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posted by takyon on Wednesday February 06 2019, @03:29AM   Printer-friendly
from the fire-away dept.

Elon Musk has been at SpaceX's test site for its rocket engines in central Texas this weekend. The facility near McGregor is where the company both tests Merlin engines for Falcon 9 flights, and also performs some experimental firings.

Due to a variety of reasons including financial pressures, SpaceX is pushing hard on the development of its next-generation Super Heavy rocket and Starship spacecraft. This was evidenced this weekend when, at 1:15am Central Time on Sunday morning, Musk shared a nighttime picture of himself on the test stand at McGregor, saying "with engineering team getting ready to fire new Raptor rocket engine." It was the dead of night on Super Bowl weekend, and they were working on an engine that won't go into space for a few years. But that didn't matter.

The test itself appears to have taken place later on Sunday. Eyewitness reports in Central Texas noted a large pop on Sunday evening, and more later Sunday night. Musk himself tweeted a photo shortly before 10pm local time, and thereafter a video. The test firing itself lasts for a few seconds, and was evidently successful. "First firing of Starship Raptor flight engine! So proud of great work by @SpaceX team!!" Musk wrote.

Also at Fox News.

Previously: In New Starship Details, Musk Reveals a More Practical Approach

Related: Elon Musk: Why I'm Building the Starship Out of Stainless Steel


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  • (Score: 3, Informative) by Anonymous Coward on Wednesday February 06 2019, @04:13AM

    by Anonymous Coward on Wednesday February 06 2019, @04:13AM (#797055)
  • (Score: 2) by bob_super on Wednesday February 06 2019, @05:22PM

    by bob_super (1357) on Wednesday February 06 2019, @05:22PM (#797247)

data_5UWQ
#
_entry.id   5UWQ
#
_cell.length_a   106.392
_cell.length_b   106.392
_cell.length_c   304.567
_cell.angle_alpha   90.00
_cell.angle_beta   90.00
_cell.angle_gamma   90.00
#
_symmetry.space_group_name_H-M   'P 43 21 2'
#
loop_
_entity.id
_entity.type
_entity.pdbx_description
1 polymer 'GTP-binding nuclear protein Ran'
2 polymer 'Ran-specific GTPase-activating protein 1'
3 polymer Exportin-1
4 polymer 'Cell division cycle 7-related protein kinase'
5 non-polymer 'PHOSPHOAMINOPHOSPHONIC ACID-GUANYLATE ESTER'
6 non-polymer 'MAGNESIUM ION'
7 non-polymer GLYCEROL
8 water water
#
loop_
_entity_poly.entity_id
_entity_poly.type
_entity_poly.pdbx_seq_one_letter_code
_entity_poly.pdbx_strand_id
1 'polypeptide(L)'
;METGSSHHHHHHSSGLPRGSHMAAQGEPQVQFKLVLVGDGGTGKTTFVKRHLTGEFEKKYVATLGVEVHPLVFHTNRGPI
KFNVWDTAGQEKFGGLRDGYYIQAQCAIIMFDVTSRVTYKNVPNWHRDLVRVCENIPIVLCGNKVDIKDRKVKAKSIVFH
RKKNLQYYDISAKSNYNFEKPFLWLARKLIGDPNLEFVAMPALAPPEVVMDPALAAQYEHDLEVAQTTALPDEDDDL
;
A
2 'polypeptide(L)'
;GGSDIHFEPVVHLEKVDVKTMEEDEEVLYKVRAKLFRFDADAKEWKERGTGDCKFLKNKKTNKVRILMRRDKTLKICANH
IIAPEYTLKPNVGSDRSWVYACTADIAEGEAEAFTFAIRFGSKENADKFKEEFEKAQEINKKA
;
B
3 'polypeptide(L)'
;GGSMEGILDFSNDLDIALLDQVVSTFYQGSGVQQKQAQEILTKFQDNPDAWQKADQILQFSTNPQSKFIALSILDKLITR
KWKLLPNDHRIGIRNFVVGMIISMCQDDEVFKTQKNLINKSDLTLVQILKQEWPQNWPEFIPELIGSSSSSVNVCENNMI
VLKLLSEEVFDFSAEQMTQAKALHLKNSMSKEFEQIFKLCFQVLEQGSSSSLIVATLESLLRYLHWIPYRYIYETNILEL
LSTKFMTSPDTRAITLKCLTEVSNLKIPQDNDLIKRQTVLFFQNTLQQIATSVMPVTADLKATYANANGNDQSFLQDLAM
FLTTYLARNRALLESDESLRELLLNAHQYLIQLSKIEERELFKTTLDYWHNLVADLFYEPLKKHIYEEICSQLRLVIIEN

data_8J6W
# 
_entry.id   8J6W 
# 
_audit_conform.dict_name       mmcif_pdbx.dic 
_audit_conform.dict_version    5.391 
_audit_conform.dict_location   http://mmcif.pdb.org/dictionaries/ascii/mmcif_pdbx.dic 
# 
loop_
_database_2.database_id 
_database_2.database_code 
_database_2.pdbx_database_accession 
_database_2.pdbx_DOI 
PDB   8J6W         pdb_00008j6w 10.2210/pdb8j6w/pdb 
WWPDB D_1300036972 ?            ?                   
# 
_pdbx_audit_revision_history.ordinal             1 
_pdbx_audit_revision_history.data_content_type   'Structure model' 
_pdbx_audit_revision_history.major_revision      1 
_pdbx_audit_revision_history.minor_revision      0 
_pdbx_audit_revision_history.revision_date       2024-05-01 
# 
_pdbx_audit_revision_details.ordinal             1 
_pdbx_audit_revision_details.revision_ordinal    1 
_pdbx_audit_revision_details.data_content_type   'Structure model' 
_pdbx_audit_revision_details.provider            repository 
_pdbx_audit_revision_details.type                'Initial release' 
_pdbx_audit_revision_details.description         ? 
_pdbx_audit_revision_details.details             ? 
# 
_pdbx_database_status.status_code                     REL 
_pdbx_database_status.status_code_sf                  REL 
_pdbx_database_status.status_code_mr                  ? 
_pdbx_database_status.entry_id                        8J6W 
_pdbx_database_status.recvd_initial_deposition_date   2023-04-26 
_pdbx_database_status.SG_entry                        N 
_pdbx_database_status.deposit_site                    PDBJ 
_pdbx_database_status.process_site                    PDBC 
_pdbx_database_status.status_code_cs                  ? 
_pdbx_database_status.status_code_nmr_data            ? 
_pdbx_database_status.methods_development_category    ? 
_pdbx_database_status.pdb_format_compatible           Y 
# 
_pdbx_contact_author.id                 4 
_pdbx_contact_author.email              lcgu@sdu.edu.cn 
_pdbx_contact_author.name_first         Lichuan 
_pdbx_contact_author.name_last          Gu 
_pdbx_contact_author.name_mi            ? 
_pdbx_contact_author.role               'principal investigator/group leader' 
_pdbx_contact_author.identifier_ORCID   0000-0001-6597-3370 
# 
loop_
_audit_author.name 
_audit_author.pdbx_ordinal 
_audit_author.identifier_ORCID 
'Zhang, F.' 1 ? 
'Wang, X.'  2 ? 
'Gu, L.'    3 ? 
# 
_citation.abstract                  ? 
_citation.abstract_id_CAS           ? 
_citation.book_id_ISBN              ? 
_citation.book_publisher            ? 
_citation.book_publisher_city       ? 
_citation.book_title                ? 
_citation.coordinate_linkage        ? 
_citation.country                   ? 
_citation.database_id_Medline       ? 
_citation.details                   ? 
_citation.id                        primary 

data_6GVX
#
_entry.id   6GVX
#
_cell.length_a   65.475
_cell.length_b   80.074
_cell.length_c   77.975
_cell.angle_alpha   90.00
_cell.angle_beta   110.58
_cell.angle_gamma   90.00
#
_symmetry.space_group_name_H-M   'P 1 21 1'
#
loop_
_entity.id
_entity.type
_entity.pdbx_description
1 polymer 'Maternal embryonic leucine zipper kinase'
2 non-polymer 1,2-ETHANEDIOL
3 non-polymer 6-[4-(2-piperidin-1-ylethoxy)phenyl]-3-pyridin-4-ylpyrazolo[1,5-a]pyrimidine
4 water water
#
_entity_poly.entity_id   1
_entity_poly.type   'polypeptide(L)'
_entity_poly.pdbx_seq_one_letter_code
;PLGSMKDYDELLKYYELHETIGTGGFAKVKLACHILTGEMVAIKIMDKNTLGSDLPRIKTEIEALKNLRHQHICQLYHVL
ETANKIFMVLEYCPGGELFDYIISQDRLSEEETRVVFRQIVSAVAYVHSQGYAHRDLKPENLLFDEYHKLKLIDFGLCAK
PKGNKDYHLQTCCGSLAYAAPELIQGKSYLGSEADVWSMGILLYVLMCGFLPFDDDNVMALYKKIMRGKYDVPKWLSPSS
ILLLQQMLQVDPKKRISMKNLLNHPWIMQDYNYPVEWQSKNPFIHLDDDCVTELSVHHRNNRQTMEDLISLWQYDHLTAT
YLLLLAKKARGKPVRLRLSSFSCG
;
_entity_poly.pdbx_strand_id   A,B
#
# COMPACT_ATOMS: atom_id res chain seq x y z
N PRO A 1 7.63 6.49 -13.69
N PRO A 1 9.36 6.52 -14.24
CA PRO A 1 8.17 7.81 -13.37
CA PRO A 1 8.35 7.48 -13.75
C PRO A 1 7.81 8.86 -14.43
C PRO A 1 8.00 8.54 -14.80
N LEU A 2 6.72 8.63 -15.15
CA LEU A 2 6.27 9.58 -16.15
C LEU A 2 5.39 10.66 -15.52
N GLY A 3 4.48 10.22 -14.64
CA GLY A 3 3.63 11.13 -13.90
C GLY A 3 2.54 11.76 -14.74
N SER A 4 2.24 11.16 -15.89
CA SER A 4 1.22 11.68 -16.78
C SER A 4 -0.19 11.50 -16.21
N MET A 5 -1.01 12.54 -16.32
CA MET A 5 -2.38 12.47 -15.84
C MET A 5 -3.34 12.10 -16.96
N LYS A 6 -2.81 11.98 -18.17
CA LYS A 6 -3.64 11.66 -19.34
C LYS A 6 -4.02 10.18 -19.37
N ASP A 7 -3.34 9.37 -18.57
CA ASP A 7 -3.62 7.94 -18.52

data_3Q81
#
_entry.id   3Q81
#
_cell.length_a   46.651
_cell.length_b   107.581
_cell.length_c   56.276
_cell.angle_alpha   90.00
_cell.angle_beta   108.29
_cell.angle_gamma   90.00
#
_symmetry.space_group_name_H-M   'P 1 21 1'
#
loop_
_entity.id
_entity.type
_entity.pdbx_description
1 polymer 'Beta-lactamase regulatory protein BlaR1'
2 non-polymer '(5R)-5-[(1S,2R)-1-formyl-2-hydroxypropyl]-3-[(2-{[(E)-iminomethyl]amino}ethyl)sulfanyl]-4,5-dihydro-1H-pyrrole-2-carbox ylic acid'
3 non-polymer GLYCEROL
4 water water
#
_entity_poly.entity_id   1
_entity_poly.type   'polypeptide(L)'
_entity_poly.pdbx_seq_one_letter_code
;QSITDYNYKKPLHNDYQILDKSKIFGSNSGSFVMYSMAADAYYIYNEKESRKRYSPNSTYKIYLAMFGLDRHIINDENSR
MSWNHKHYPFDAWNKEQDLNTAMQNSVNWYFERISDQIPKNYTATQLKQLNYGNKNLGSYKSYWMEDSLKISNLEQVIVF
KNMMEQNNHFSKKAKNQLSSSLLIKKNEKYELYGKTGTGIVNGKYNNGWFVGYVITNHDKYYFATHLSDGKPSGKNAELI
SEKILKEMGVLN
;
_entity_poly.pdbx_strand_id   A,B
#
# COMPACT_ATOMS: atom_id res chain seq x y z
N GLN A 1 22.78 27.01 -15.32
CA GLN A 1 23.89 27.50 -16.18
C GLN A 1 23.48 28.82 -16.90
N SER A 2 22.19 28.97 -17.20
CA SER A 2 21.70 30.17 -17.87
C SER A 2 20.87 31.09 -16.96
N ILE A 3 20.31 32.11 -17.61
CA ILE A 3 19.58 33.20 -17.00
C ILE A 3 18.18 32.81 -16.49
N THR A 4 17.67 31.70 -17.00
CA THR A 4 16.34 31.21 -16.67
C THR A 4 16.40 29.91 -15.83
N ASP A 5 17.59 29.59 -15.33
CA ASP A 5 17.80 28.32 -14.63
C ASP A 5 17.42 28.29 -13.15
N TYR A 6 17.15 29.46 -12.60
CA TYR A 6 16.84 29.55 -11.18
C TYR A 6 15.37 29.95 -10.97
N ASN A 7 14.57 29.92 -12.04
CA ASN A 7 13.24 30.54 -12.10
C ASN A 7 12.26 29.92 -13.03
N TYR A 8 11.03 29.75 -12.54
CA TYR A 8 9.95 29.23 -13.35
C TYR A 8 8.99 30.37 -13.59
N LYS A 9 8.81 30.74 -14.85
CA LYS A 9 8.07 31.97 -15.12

Now, THIS is a proper flamethrower !

  • (Score: 0) by Anonymous Coward on Wednesday February 06 2019, @10:43PM (1 child)

    by Anonymous Coward on Wednesday February 06 2019, @10:43PM (#797457)

    Because the comment count is only at 2 and the article is about to fall of the page. Wouldn't be good for Elon's money-guzzling ventures if investors start to think people are losing interest.

    • (Score: 2) by RandomFactor on Thursday February 07 2019, @12:10AM

      by RandomFactor (3682) Subscriber Badge on Thursday February 07 2019, @12:10AM (#797509) Journal

      Your post, and this reply, double the post count.

      It's just a milestone marker article, but still, I actually find this more interesting than the APPLE SNEEZED article currently wallowing in everyone has an opinion posts at the top of the page :-p

      --
      В «Правде» нет известий, в «Известиях» нет правды
  • (Score: 0) by Anonymous Coward on Thursday February 07 2019, @08:04PM

    by Anonymous Coward on Thursday February 07 2019, @08:04PM (#797930)

    That the author of this article chose to bring up the Superbowl as if it means anything at all by comparison. Oh boy I can go watch some boy cheerleaders, handegg, and play the will the rags to riches millionaire choose to dis the national anthem because, well you know - people just can't make it in this nation. Or I could take part in testing groundbreaking new rocket technology. Hell even if it wasn't ground breaking. Rockets are frippin awesome. They're big, loud, can send shite (and people) to entirely different planets or even, eventually, star systems. Even as an observer, given the choice between a front row seat to the firing of this engine and a front row seat of the superbowl? Oh come on. It wouldn't even be close.

    And the financial troubles are suddenly a spur to innovation? Give me a GDMF break. SpaceX extends a ridiculous amount of money pursuing R&D. If they were driven by financial concerns they'd drop all progress, softly agree to get into Boeing/Lockheed's sweet pricefixing gig they had going on and open their mouth to the government teet. Oh right, let's pretend Musk already does that. I mean after all his handful of companies after nearly two decades in operation got like $4 billion in subsidies that weren't even actually subsidies in most cases but things like consumer-tax rebates or local cities offering tax incentives in exchange for joooobs. Let's just ignore that Boeing/Lockheed were literally getting a billion dollar check from the government year after year to do, again literally, absolutely nothing. Seriously, it was known as a launch capability contract. That finally came to an end [fool.com] in this fiscal year. That, my dear readers, is sucking on the government teet.

    There's no need for rocket engines. We could get to Alpha Centauri on all the hot air Arstechnica blows all by itself.

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